The duel between Western Springs Stadium and Eden Park, as to which venue will host future Auckland cricket tests, has taken its next step.
Feasibility work has started on what is being termed a "national cricket stadium" at Western Springs. Tonkin + Taylor, one of the country's leading environmental and engineering consultancies, has been assigned the work.
If successful, the ground would become New Zealand's ninth test venue, presuming Mt Maunganui's Bay Oval or Nelson's Saxton Oval are not approved in the meantime. Any prospect of test cricket looks unlikely until the speedway lease ends in 2019, after a 90-year tenure.
A source told the Herald the project was "more than basic exploratory work, and more of a go-ahead" but the key parties involved insist no final decision has been made.
In a supplied statement, New Zealand Cricket chief executive David White said: "New Zealand Cricket views the development of a viable test venue in Auckland as a priority.
"Over the past few months, the NZC board has received presentations from Auckland Cricket on a proposal to develop Eden Park No2 [the outer oval], and from Regional Facilities Auckland - in terms of developing Western Springs.
"Once all information has been collected and discussed, the Board will be in a position to state a preference."
Auckland Cricket would prefer to make the outer oval a test ground by extending the boundaries so they comply with ICC regulations.
"We've long held an ambition to develop the ground with a stadium which could fit 5000-10,000 people," chief executive Mark Cameron said.
"Regarding any potential relocation, we are holding our position. If there's an opportunity at Western Springs, we'd look at it, but I'm not sure it's appropriate to be talking about it as a potential venue while it's still occupied - and recognised - as the home of speedway. You'd hope they wouldn't be booted until they had somewhere else to go."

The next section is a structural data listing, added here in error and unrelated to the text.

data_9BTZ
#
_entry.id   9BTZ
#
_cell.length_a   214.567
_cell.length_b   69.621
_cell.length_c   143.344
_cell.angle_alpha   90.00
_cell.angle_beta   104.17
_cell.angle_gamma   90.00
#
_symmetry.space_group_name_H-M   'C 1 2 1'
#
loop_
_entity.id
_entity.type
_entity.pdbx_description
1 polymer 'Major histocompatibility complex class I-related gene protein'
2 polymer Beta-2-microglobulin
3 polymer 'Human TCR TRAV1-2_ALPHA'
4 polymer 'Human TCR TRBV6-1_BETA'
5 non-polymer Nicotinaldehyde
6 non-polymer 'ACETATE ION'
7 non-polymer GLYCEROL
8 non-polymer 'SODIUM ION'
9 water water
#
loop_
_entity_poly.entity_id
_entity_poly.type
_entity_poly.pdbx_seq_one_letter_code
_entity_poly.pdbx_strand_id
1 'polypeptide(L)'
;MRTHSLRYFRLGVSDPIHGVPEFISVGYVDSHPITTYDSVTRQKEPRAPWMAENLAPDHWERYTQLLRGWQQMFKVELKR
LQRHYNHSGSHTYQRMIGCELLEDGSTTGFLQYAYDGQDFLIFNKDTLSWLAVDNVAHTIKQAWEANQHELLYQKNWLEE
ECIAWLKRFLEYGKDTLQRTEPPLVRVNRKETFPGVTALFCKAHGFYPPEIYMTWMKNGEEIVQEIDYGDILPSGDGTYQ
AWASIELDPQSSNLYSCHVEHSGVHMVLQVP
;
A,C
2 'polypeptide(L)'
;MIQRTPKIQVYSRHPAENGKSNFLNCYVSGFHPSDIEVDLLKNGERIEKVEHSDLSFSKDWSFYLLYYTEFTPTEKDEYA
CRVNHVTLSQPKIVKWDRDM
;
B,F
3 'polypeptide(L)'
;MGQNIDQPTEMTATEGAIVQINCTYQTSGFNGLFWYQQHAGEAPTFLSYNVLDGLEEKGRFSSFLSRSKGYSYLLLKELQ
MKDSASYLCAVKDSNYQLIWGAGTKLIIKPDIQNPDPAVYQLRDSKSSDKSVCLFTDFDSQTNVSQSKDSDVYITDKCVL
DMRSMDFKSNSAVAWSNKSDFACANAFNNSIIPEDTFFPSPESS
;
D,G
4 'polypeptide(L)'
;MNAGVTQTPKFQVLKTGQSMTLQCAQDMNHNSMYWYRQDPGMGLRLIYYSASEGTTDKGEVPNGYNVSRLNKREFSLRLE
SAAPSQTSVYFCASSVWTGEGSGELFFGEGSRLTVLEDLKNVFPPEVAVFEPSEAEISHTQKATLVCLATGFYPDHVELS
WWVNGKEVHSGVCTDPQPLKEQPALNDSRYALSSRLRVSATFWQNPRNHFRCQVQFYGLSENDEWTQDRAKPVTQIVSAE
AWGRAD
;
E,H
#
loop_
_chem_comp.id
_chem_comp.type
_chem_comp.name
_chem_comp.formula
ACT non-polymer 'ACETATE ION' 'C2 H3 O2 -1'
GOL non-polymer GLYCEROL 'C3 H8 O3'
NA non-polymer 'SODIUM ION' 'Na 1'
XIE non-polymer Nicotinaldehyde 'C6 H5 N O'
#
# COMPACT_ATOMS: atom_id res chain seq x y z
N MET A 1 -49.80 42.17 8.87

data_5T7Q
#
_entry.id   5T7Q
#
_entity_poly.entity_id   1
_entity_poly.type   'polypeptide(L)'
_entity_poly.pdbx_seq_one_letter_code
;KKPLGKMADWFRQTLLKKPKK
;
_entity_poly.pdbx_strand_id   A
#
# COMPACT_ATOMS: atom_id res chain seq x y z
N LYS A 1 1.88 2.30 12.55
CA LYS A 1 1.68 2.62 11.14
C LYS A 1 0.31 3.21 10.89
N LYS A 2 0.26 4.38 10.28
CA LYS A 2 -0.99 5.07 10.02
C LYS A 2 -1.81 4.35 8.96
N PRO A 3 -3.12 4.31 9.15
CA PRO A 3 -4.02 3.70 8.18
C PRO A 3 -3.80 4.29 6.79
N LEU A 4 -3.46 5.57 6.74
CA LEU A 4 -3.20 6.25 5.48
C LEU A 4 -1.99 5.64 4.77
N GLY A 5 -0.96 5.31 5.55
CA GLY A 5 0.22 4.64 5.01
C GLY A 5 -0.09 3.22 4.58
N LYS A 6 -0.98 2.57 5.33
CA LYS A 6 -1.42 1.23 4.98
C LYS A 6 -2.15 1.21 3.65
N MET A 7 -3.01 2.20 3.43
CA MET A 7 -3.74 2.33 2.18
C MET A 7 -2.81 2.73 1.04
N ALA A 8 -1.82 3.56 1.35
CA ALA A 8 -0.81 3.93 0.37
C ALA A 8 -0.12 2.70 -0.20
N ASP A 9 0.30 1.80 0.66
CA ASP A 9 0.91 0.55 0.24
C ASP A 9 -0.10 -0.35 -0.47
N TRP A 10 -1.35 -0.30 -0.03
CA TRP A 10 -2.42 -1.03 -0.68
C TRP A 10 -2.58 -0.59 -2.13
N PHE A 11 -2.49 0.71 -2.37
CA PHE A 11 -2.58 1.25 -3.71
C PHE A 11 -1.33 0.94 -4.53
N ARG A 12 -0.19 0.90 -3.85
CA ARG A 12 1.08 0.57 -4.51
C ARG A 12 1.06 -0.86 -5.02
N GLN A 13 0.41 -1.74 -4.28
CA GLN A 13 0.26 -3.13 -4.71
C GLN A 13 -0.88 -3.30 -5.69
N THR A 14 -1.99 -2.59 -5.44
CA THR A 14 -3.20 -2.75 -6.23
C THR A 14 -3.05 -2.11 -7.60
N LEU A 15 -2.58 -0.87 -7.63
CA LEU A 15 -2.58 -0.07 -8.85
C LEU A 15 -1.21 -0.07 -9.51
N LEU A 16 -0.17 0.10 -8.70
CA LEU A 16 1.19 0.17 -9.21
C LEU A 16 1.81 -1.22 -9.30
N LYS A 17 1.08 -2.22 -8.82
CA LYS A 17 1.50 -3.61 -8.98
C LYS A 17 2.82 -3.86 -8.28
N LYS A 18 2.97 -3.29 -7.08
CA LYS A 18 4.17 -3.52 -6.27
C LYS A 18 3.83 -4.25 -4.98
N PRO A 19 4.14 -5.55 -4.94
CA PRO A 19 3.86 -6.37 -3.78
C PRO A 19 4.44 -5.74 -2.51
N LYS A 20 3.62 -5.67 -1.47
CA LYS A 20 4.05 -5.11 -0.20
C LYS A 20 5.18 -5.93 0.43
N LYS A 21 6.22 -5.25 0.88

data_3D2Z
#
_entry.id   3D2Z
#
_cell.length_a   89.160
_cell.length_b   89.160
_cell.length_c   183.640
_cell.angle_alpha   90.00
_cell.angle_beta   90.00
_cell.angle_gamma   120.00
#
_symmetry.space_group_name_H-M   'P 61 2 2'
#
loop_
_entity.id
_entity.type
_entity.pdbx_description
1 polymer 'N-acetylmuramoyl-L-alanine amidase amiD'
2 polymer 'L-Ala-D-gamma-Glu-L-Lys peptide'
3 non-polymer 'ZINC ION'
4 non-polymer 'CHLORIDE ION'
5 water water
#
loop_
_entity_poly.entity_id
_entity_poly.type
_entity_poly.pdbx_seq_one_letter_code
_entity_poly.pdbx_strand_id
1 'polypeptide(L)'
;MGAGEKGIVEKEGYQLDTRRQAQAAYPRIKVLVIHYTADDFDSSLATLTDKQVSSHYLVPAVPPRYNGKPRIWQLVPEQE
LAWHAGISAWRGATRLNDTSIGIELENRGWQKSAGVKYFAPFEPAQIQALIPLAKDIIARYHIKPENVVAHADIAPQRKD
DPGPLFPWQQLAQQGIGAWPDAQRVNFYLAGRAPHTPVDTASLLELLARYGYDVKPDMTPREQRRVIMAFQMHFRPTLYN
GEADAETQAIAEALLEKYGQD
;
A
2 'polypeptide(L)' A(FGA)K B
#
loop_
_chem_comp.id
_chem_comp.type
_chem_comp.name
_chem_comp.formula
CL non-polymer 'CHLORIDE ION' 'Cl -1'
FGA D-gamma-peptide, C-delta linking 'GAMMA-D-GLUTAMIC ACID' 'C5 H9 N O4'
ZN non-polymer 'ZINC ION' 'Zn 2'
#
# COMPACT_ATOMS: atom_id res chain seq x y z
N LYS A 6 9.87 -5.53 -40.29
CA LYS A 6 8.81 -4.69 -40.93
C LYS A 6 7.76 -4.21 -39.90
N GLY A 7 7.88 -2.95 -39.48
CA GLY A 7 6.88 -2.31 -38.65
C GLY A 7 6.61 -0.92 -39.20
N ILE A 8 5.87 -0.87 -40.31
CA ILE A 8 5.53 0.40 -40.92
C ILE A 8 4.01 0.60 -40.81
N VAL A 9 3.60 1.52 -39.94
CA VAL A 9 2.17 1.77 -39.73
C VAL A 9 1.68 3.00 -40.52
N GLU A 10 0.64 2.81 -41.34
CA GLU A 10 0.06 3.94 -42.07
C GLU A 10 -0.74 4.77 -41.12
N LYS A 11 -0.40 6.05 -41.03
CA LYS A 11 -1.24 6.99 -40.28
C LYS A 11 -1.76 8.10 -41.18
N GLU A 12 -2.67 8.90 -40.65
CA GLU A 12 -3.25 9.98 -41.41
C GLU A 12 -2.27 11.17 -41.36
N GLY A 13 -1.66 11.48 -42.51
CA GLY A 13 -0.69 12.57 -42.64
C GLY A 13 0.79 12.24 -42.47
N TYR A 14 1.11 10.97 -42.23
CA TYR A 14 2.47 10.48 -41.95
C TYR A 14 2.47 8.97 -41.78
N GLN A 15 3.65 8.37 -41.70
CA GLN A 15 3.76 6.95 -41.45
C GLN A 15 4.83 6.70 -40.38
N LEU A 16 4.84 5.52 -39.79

Auckland Cricket, as an original owner of the Eden Park site, are offered guarantees with their current deal. They include an annuity in excess of $300,000 under the Eden Park Trust Amendment Act 2009.
As they scope the future, Cameron said next year's proposed day-night test against England on the No 1 ground offers another new opportunity.
Several international limited overs matches would also be likely to stay at Eden Park because they would attract bigger crowds than Western Springs' proposed 10,000-capacity.
Alternatively, Paul Nisbet, the director of Auckland Stadiums as a division of RFA, sees a new cricket ground as a logical solution.
"We're firming up the concept design and assessing the ground conditions at Western Springs. We're still at a stage where we're engaging with our stakeholders."
The RFA annual report for the year ended June 30, 2016, backed that view, after the Warriors were guaranteed to stay at Mt Smart until 2028.
Eden Park has hosted tests twice in the past decade, against England in 2013 and India in 2014. Purpose-built cricket grounds such as Hamilton's Seddon Park, Wellington's Basin Reserve, Christchurch's Hagley Oval and Dunedin's University Oval have been preferred for the game's longest form. In some quarters, that is seen as a missed economic opportunity. The biggest population in the country has needed to travel to Hamilton as their closest test venue for eight of the past 10 summers.